‘Know that your mother loved you; it is not your fault’: Judge’s heart-breaking message to baby girl of Italian woman forced to have a caesarean
Mother's lawyer says decision to make her have a c-section was 'absolutely unreasonable'
A judge in the case of the Italian woman forced to have a caesarean included in his judgement a message to the baby girl to be read when she is older.
With the mother suffering from bipolar disorder and having been “profoundly unwell” when she gave birth, Judge Roderick Newton ruled that adoption was the best route to allow the child “a permanent, predictable and stable home”.
The decision was made in February by the secretive Court of Protection, and since the case came to light in the past week it has been debated in the House of Commons and met with derision around the world.
The Ministry of Justice has now published the original judgement, in which Mr Newton gave his reasoning for refusing the Italian 35-year-old custody of her baby.
In a message for the baby, now 15 months old and known only as “P”, Mr Newton wrote: “If in later life P reads this judgment, as she may well do, I hope that she will appreciate that her mother in particular loved her and wished for her to return to live with her and to bring her up.
“It is not her fault, nor P’s, that that was not possible and that a predictable home could only be secured by way of adoption.
“P should know that the mother very much wished to parent her and bring her up and I hope that that is some small comfort both to the mother and also to P.”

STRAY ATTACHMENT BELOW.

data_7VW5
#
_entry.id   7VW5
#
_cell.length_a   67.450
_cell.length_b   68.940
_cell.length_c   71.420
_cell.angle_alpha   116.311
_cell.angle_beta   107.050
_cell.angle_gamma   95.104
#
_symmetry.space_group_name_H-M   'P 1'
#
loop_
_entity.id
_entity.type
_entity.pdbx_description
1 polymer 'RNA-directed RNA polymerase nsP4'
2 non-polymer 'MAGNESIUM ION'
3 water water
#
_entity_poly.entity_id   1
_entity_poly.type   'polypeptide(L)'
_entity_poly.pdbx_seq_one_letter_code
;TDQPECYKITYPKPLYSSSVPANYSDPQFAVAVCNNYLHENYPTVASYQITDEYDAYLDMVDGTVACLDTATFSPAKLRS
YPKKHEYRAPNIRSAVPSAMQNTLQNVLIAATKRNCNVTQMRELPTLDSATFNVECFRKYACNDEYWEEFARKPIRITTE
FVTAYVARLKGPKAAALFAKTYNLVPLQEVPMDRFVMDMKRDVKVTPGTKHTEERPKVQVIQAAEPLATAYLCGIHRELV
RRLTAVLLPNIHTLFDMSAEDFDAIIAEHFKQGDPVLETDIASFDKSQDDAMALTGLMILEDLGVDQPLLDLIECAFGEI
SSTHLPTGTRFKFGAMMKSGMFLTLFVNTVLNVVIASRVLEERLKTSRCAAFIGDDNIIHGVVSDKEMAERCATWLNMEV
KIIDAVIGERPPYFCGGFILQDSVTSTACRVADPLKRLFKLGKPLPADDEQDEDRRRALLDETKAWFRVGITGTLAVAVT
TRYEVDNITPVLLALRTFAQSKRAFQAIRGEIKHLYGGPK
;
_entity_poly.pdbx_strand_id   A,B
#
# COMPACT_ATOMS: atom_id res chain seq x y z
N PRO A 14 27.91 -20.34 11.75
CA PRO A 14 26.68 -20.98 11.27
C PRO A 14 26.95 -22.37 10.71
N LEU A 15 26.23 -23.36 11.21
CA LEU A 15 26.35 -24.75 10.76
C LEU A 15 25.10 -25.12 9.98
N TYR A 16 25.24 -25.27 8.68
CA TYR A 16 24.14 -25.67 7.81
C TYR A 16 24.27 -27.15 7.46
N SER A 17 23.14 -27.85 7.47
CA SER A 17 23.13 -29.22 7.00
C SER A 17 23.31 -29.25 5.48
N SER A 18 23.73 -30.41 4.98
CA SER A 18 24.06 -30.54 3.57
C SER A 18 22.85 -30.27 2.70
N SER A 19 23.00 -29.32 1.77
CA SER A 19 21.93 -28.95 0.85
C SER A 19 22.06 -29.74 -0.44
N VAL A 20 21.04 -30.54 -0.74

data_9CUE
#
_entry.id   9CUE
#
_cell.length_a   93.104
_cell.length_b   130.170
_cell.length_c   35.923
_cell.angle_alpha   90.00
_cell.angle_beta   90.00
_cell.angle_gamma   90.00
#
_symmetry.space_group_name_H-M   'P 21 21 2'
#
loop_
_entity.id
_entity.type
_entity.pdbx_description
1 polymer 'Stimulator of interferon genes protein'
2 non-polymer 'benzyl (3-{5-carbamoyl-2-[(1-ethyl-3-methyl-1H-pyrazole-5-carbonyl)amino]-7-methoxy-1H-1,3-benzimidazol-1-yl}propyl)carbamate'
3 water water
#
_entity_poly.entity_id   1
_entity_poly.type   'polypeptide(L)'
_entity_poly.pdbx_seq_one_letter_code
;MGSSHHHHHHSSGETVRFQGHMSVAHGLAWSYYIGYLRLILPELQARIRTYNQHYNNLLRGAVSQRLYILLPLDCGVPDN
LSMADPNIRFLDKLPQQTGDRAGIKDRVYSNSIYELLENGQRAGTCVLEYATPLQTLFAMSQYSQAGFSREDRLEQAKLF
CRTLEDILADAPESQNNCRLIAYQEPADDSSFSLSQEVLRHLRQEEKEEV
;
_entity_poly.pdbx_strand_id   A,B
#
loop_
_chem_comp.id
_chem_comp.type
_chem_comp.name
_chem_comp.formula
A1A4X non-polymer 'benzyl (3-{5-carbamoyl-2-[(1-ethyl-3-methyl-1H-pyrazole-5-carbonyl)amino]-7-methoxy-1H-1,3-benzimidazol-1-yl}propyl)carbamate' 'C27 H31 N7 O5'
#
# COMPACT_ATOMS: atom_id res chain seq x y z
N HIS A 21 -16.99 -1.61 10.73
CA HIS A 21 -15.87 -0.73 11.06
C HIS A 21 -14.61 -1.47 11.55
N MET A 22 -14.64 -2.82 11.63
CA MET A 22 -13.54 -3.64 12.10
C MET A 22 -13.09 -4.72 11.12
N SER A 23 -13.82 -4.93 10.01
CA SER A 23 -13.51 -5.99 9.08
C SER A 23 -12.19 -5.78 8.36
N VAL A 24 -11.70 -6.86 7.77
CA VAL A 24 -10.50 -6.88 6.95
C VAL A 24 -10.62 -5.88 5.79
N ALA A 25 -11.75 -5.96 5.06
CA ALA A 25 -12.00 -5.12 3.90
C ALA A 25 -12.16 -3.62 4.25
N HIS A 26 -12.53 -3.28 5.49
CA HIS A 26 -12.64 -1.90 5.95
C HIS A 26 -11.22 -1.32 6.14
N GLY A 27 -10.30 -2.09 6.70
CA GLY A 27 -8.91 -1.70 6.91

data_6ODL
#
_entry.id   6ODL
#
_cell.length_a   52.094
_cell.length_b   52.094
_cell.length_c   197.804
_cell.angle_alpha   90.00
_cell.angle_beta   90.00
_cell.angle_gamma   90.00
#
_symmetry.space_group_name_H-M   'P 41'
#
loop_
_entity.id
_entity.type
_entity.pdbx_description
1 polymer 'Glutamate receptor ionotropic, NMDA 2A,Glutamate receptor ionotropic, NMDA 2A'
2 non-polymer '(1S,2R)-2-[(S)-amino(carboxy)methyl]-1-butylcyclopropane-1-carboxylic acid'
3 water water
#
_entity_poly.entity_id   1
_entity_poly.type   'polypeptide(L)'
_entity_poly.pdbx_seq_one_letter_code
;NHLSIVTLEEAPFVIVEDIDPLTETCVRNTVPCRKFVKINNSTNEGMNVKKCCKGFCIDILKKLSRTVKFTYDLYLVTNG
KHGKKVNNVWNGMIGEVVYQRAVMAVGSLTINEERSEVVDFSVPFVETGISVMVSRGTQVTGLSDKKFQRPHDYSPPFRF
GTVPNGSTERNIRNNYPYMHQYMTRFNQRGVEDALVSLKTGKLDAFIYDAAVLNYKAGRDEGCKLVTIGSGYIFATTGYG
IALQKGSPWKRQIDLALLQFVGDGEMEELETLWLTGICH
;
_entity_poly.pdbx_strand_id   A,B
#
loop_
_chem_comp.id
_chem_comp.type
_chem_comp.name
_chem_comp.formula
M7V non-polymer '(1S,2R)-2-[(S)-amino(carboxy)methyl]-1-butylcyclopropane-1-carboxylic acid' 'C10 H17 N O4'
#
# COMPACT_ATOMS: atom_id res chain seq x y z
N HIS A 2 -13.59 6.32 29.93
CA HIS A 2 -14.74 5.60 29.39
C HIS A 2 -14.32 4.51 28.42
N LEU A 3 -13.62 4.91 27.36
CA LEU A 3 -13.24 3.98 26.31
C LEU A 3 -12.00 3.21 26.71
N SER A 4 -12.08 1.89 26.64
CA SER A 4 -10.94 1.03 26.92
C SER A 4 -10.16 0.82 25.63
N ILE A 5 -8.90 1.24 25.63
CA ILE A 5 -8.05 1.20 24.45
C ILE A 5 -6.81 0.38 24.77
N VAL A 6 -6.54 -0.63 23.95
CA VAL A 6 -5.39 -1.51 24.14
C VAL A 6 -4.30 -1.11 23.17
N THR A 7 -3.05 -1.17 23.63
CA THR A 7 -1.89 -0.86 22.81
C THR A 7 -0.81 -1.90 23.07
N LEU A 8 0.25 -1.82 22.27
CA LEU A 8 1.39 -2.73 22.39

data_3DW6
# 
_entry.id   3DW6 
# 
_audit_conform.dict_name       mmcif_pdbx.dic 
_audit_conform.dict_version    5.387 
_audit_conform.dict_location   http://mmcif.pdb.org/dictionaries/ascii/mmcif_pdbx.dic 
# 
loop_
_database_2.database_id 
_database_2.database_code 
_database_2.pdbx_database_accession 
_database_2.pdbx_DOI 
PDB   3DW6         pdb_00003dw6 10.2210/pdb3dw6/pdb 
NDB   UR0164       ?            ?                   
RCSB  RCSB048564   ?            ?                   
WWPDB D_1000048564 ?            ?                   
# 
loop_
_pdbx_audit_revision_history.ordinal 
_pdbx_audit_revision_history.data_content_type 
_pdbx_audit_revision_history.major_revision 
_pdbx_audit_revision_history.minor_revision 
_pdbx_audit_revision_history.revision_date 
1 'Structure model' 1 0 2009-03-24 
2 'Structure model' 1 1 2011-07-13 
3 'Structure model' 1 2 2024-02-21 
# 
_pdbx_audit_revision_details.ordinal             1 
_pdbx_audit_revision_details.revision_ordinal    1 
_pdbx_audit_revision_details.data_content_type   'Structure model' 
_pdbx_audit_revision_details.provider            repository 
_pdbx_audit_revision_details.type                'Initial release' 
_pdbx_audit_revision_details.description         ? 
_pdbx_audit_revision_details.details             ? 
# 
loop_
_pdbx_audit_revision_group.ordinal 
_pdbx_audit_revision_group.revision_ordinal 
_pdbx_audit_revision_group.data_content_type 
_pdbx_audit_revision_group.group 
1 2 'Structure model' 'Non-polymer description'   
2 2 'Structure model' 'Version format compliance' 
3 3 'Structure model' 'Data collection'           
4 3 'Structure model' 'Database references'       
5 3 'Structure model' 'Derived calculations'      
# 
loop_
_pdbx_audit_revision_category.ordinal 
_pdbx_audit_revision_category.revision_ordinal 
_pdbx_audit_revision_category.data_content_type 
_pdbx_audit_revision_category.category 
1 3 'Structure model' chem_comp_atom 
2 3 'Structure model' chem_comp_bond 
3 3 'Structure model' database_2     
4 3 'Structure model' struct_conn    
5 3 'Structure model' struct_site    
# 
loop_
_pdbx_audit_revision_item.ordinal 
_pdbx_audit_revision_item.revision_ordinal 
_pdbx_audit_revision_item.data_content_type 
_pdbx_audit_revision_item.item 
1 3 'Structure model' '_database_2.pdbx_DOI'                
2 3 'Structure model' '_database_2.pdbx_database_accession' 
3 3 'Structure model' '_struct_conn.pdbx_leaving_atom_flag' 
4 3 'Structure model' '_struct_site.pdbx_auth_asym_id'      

Mr Newton added that he hoped the mother would be able to meet her child’s adopters, and though he said it “will not be easy”, added that it is important for P “to know that her birth family… will continue to take an interest in her”.
Speaking today to BBC’s Radio 5 Live, the mother’s Italian lawyer Stefano Oliva said: “It is a very unusual statement to be issued by a judge.”
He said there was “absolutely no reason” the woman could not be given a “second chance” to prove she can be a responsible mother to the child, and added: “This woman has only a minor mental disease, which can be cured with medicine. She is not a woman who is not able to understand what is happening around her.”
The mother was in the UK for training with an airline when she stopped taking medication. She was detained under sections 2 and 3 of the Mental Health Act in June 2012, and the local Health Trust was granted a court order to perform the caesarean.
Mr Oliva said: “I do not understand why my client has been forced to have a Caesarean section. From my point of view this decision is absolutely unreasonable.”
Essex County Council then cared for the baby while its mother recovered back home in Italy, visiting roughly once a month. In February this year her application to take permanent responsibility for the child was refused by Mr Newton’s decision.
Yesterday, she told the Italian newspaper La Repubblica: “I want my daughter back. I'm suffering like an animal.”
“They made me have a caesarean without telling me anything. The day of the birth I thought that they were just moving me from one room to another, while I was saying I wanted to go back to Italy. Then I was sedated. And when I woke up she was not with me any longer. They took her from me.”
She said two members of the baby's extended family had been “willing to take the little one into foster care”.
“But the [British] social services ignored them,” she said. “Why? Why did no one help me?”
She added: “I did not give my consent, neither orally nor in writing, to the adoption of my daughter.”
The case drew wide publicity, even though it was heard in private. The president of the Family Division, Sir James Munby, has ordered that any further applications relating to the baby, known only as P, must be transferred to the High Court.
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